Looking for a job?  Trying to find an internship?  Whether you are near a computer or on the go, a great place to begin your search is by accessing College Central Network (CCN) – NOVA’s online job board system.

The following are some benefits of using the system.

  • Search for jobs and other opportunities posted exclusively to NOVA.  Take a look at many local positions available now.
  • Search for jobs on CCN’s Jobs Central® national job board.  The job board contains over 500,000 opportunities from unique sources.
  • Check out CCN’s Intern Central® national internship board to search for internships.
  • Build a new resume with the Resume Builder feature.
  • Upload your resume and make it searchable to employers.
  • Check out over 1,000 career articles written by industry professionals.
  • View career videos and listen to over 25 career advice podcasts on topics including resume basics,  interviewing, and personal branding.
  • Browse and sign-up for upcoming workshops, programs, and events at NOVA and in the surrounding area.

Don’t delay – follow the steps below to begin using the system.

  1. Access College Central Network
  2. Select Students
  3. Follow on screen instructions

Contact Career and Experiential Learning Services if you are unable to access the system.

Exciting Opportunities Available…Four Tips to Make a Good Match

There is a lot of talk these days about what students want in an employer. So many companies use the same terms, phrases, and descriptions—they start to sound the same. Here are four recommendations to help you stay focused on what is most important to you when looking for the right employer.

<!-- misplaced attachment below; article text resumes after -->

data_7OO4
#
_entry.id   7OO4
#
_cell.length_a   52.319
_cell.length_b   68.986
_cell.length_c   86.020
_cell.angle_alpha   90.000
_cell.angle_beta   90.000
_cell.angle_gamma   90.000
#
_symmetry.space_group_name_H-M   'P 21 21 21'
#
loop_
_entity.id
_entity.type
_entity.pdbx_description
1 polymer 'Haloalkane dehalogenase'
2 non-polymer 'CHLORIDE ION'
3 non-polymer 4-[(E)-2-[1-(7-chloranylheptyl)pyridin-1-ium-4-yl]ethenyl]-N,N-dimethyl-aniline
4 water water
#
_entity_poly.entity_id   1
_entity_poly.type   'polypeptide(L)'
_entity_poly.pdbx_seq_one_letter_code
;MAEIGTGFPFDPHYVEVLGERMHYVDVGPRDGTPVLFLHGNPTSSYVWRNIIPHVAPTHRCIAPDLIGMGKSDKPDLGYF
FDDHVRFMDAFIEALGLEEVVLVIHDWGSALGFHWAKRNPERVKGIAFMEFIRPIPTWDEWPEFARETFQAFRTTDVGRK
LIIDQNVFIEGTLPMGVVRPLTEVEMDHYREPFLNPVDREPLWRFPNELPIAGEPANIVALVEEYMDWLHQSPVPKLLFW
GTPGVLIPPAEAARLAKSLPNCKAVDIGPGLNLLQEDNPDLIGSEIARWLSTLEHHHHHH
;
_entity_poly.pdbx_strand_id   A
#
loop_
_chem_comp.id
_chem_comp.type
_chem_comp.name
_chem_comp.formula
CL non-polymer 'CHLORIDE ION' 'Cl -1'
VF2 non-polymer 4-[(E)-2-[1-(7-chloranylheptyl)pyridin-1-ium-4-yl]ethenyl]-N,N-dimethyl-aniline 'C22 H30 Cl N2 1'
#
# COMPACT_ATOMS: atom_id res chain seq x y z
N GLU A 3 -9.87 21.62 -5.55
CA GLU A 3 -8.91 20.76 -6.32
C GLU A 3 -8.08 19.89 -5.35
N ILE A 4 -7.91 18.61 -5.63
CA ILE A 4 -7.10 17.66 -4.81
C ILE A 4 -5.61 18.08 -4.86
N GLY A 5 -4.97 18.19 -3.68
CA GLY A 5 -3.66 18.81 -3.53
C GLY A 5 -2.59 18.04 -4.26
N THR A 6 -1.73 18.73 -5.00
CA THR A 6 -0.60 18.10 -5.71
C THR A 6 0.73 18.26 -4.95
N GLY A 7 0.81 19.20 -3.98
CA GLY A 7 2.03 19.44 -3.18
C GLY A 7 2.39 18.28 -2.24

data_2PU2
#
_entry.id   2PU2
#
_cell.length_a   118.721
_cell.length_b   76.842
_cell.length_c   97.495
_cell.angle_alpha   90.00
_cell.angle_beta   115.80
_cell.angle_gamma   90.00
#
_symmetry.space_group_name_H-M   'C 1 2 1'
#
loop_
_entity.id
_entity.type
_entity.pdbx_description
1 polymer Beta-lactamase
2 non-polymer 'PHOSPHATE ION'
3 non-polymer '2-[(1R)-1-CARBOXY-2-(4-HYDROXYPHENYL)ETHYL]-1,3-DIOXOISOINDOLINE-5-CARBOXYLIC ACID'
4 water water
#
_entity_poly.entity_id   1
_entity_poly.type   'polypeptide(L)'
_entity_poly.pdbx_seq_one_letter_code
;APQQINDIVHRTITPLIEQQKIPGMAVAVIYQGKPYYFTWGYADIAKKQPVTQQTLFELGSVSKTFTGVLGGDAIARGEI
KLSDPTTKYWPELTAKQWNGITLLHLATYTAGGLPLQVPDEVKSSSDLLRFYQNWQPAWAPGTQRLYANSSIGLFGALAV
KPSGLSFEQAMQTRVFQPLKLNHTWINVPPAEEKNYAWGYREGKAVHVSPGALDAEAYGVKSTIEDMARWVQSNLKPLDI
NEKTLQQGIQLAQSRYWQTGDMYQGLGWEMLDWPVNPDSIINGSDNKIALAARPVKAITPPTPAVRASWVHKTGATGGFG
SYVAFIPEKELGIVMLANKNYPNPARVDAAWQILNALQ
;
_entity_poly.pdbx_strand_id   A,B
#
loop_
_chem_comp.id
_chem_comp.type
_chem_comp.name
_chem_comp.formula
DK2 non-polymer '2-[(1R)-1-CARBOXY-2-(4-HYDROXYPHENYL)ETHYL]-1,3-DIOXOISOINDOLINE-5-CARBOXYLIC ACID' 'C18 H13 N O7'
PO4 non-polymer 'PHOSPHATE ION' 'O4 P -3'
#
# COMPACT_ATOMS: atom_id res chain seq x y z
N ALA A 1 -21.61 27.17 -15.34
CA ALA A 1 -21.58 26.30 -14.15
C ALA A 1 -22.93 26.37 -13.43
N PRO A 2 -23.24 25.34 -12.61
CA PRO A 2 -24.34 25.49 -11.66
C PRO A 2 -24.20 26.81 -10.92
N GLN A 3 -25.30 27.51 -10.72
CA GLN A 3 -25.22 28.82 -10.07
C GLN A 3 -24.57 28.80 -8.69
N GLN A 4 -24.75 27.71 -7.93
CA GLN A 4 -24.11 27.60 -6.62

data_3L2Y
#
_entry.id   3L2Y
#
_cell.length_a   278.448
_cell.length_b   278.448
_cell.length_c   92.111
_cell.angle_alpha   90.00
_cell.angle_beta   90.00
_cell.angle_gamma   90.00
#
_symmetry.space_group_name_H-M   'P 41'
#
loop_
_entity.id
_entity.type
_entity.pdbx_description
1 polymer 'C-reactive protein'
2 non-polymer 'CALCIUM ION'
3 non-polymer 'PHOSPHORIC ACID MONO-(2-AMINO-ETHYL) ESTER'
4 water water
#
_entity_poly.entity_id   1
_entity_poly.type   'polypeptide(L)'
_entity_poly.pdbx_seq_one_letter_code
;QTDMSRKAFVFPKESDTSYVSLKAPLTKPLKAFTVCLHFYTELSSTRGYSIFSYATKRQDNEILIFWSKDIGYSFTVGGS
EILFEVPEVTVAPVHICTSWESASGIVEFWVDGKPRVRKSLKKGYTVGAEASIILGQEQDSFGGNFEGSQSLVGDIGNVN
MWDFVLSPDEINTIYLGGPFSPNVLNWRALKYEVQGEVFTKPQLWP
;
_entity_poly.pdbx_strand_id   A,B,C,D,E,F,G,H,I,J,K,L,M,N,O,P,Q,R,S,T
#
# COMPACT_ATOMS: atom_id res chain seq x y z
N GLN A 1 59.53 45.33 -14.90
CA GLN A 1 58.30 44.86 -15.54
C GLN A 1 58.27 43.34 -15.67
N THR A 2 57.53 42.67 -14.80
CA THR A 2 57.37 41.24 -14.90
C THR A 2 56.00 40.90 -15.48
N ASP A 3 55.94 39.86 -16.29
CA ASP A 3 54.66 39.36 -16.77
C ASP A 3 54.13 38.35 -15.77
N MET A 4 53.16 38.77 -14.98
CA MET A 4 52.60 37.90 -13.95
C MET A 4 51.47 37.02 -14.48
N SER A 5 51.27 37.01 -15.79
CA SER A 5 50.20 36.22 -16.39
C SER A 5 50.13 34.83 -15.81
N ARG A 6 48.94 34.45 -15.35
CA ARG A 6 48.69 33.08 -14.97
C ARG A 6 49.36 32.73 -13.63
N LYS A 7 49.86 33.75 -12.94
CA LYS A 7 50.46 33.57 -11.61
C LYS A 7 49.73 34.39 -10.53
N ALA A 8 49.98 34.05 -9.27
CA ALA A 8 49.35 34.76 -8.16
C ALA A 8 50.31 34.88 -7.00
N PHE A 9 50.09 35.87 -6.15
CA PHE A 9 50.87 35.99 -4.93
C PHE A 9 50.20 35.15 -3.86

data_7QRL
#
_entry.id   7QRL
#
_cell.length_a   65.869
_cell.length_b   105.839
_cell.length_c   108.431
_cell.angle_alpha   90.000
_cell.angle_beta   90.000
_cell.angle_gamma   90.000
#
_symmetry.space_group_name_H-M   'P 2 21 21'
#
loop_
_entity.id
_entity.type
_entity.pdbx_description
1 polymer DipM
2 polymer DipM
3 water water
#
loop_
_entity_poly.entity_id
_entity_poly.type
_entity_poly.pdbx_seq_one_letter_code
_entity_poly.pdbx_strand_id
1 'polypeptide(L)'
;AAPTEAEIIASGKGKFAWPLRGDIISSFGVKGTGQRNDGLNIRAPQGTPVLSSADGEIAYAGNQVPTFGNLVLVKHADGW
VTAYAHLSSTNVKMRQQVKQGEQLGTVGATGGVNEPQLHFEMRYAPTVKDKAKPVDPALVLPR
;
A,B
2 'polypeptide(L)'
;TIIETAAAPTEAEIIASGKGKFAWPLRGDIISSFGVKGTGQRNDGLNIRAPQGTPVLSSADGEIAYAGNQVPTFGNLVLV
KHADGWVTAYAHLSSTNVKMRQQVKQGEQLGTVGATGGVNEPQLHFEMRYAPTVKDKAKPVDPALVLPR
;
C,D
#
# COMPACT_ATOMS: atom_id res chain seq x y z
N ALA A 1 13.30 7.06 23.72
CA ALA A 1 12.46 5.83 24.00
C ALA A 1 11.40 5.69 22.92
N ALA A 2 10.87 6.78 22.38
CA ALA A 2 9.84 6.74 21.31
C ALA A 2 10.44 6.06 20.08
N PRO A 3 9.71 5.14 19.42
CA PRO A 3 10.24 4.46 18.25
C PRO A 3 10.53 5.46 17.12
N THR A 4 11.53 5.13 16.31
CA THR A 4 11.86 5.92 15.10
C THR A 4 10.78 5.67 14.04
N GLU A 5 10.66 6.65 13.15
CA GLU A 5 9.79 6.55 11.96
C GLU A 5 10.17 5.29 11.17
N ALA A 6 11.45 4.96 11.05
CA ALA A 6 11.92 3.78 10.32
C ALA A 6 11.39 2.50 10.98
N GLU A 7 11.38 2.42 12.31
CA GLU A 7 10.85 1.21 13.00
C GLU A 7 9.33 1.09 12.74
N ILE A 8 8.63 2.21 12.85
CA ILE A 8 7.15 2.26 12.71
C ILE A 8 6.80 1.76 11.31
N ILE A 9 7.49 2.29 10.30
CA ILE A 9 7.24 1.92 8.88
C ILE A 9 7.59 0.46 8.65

Know your values. Companies will talk about their values, purpose, vision, mission, and corporate culture. They spend a great deal of time defining those in such a way that it can mean very little personally to many people.

To know if what a company is saying fits who you are, you need to know what’s important to you. Figure out who you truly are and if the values of the potential employer match who you are. If they don’t match, don’t expect to find happiness or success there.

Network. Talk to people you respect and admire about how they were able to get where they are. They may have learned something that helped them get where they are. Ask questions. Listen to what they say before you try to figure out how you can apply their experiences to your life. People like to be heard and networking allows someone else to do the talking. This is where you’ll find more doors open for you.

Expand your focus. The big companies are great and provide a lot of opportunity. They hire many people every year and have great processes and structure in place. But don’t be afraid to look at smaller companies as well. Get to know the people you can work for. Interview them. In many cases, when you look at smaller companies, the people handling the interviewing are the people you will work for and with each day. There are many great opportunities outside the biggest name organizations. Explore those. They may be as good as or better than the big name companies.

Interview them. The difference in many entry-level job interviews versus an experienced interview is that most entry-level interviewees forget one key element of the process: it’s a dual interview. It’s the dating phase of employment.

You should be asking many questions. Don’t expect the interviewer to know what’s important to you. It’s your job to ask questions to test how the company will fit what you want while the employer tests you for what they want. Don’t leave it up to them to show you why they are great. Dig in to learn why they are good for you.

You wouldn’t date someone only by their resume or bio. You’d ask questions about what they like doing outside of what they are studying. Where they came from. What their family is like. What they want to be doing someday. How they spend their weekends. It’s the same thing in interviewing.

Employers expect you to ask those questions. Ask them. When you ask good questions, it sets you apart from other candidates for the job.

Article written by Tom Borgerding, President/CEO of the Campus Media Group, founded in 2002.

Courtesy of the National Association of Colleges and Employers.